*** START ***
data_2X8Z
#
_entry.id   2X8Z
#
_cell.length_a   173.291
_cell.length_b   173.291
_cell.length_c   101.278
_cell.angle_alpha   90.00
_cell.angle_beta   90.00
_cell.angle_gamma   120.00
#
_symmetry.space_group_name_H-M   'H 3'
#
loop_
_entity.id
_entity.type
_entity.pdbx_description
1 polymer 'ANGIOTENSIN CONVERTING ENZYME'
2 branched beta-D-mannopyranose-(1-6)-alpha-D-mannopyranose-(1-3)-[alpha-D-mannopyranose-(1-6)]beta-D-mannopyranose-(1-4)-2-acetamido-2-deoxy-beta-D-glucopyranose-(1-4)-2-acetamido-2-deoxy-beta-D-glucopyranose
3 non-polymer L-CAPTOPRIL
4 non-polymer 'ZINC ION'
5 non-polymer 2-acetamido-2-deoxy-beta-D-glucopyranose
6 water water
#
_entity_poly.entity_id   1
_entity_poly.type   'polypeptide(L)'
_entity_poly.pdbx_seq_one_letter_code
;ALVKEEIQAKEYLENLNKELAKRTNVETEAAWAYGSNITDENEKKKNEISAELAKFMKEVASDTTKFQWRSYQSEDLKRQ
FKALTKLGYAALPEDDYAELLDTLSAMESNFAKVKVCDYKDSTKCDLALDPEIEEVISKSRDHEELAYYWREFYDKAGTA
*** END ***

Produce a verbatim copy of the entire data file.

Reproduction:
data_2X8Z
#
_entry.id   2X8Z
#
_cell.length_a   173.291
_cell.length_b   173.291
_cell.length_c   101.278
_cell.angle_alpha   90.00
_cell.angle_beta   90.00
_cell.angle_gamma   120.00
#
_symmetry.space_group_name_H-M   'H 3'
#
loop_
_entity.id
_entity.type
_entity.pdbx_description
1 polymer 'ANGIOTENSIN CONVERTING ENZYME'
2 branched beta-D-mannopyranose-(1-6)-alpha-D-mannopyranose-(1-3)-[alpha-D-mannopyranose-(1-6)]beta-D-mannopyranose-(1-4)-2-acetamido-2-deoxy-beta-D-glucopyranose-(1-4)-2-acetamido-2-deoxy-beta-D-glucopyranose
3 non-polymer L-CAPTOPRIL
4 non-polymer 'ZINC ION'
5 non-polymer 2-acetamido-2-deoxy-beta-D-glucopyranose
6 water water
#
_entity_poly.entity_id   1
_entity_poly.type   'polypeptide(L)'
_entity_poly.pdbx_seq_one_letter_code
;ALVKEEIQAKEYLENLNKELAKRTNVETEAAWAYGSNITDENEKKKNEISAELAKFMKEVASDTTKFQWRSYQSEDLKRQ
FKALTKLGYAALPEDDYAELLDTLSAMESNFAKVKVCDYKDSTKCDLALDPEIEEVISKSRDHEELAYYWREFYDKAGTA